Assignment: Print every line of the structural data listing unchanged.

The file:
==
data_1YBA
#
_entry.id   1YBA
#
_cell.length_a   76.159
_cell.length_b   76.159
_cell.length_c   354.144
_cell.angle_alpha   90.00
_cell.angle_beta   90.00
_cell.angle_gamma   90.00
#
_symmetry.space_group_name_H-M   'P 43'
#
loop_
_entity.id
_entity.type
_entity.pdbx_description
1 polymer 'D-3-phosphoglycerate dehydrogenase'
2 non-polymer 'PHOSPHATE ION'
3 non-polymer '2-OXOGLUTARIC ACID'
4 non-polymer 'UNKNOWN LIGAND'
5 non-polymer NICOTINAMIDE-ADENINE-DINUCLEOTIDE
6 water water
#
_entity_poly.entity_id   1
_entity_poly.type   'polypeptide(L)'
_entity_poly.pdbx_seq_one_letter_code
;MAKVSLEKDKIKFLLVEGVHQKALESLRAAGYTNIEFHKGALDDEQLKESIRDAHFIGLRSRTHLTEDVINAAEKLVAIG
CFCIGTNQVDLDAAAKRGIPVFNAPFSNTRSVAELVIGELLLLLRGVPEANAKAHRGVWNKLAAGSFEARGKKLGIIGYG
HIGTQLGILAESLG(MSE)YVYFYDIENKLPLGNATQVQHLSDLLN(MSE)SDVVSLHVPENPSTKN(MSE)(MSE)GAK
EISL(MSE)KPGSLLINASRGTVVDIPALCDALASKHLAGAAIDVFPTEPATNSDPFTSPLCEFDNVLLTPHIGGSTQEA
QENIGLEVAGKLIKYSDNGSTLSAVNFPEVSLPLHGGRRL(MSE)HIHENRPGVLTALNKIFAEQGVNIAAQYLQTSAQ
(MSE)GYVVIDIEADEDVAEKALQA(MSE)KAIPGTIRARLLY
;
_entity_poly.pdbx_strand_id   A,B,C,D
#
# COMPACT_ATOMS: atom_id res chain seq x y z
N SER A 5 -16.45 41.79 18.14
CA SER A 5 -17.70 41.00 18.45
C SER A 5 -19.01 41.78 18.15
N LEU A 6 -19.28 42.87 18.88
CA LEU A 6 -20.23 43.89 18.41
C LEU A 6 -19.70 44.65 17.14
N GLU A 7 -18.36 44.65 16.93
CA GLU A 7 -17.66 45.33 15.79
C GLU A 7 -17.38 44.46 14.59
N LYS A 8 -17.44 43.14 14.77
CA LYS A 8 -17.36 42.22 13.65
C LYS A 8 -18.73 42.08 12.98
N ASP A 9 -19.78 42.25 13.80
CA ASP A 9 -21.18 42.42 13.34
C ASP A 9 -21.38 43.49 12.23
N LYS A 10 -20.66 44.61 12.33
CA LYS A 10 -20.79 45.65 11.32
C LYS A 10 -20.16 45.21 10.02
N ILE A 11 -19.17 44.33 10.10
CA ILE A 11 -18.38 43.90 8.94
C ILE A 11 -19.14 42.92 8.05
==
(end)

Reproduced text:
data_1YBA
#
_entry.id   1YBA
#
_cell.length_a   76.159
_cell.length_b   76.159
_cell.length_c   354.144
_cell.angle_alpha   90.00
_cell.angle_beta   90.00
_cell.angle_gamma   90.00
#
_symmetry.space_group_name_H-M   'P 43'
#
loop_
_entity.id
_entity.type
_entity.pdbx_description
1 polymer 'D-3-phosphoglycerate dehydrogenase'
2 non-polymer 'PHOSPHATE ION'
3 non-polymer '2-OXOGLUTARIC ACID'
4 non-polymer 'UNKNOWN LIGAND'
5 non-polymer NICOTINAMIDE-ADENINE-DINUCLEOTIDE
6 water water
#
_entity_poly.entity_id   1
_entity_poly.type   'polypeptide(L)'
_entity_poly.pdbx_seq_one_letter_code
;MAKVSLEKDKIKFLLVEGVHQKALESLRAAGYTNIEFHKGALDDEQLKESIRDAHFIGLRSRTHLTEDVINAAEKLVAIG
CFCIGTNQVDLDAAAKRGIPVFNAPFSNTRSVAELVIGELLLLLRGVPEANAKAHRGVWNKLAAGSFEARGKKLGIIGYG
HIGTQLGILAESLG(MSE)YVYFYDIENKLPLGNATQVQHLSDLLN(MSE)SDVVSLHVPENPSTKN(MSE)(MSE)GAK
EISL(MSE)KPGSLLINASRGTVVDIPALCDALASKHLAGAAIDVFPTEPATNSDPFTSPLCEFDNVLLTPHIGGSTQEA
QENIGLEVAGKLIKYSDNGSTLSAVNFPEVSLPLHGGRRL(MSE)HIHENRPGVLTALNKIFAEQGVNIAAQYLQTSAQ
(MSE)GYVVIDIEADEDVAEKALQA(MSE)KAIPGTIRARLLY
;
_entity_poly.pdbx_strand_id   A,B,C,D
#
# COMPACT_ATOMS: atom_id res chain seq x y z
N SER A 5 -16.45 41.79 18.14
CA SER A 5 -17.70 41.00 18.45
C SER A 5 -19.01 41.78 18.15
N LEU A 6 -19.28 42.87 18.88
CA LEU A 6 -20.23 43.89 18.41
C LEU A 6 -19.70 44.65 17.14
N GLU A 7 -18.36 44.65 16.93
CA GLU A 7 -17.66 45.33 15.79
C GLU A 7 -17.38 44.46 14.59
N LYS A 8 -17.44 43.14 14.77
CA LYS A 8 -17.36 42.22 13.65
C LYS A 8 -18.73 42.08 12.98
N ASP A 9 -19.78 42.25 13.80
CA ASP A 9 -21.18 42.42 13.34
C ASP A 9 -21.38 43.49 12.23
N LYS A 10 -20.66 44.61 12.33
CA LYS A 10 -20.79 45.65 11.32
C LYS A 10 -20.16 45.21 10.02
N ILE A 11 -19.17 44.33 10.10
CA ILE A 11 -18.38 43.90 8.94
C ILE A 11 -19.14 42.92 8.05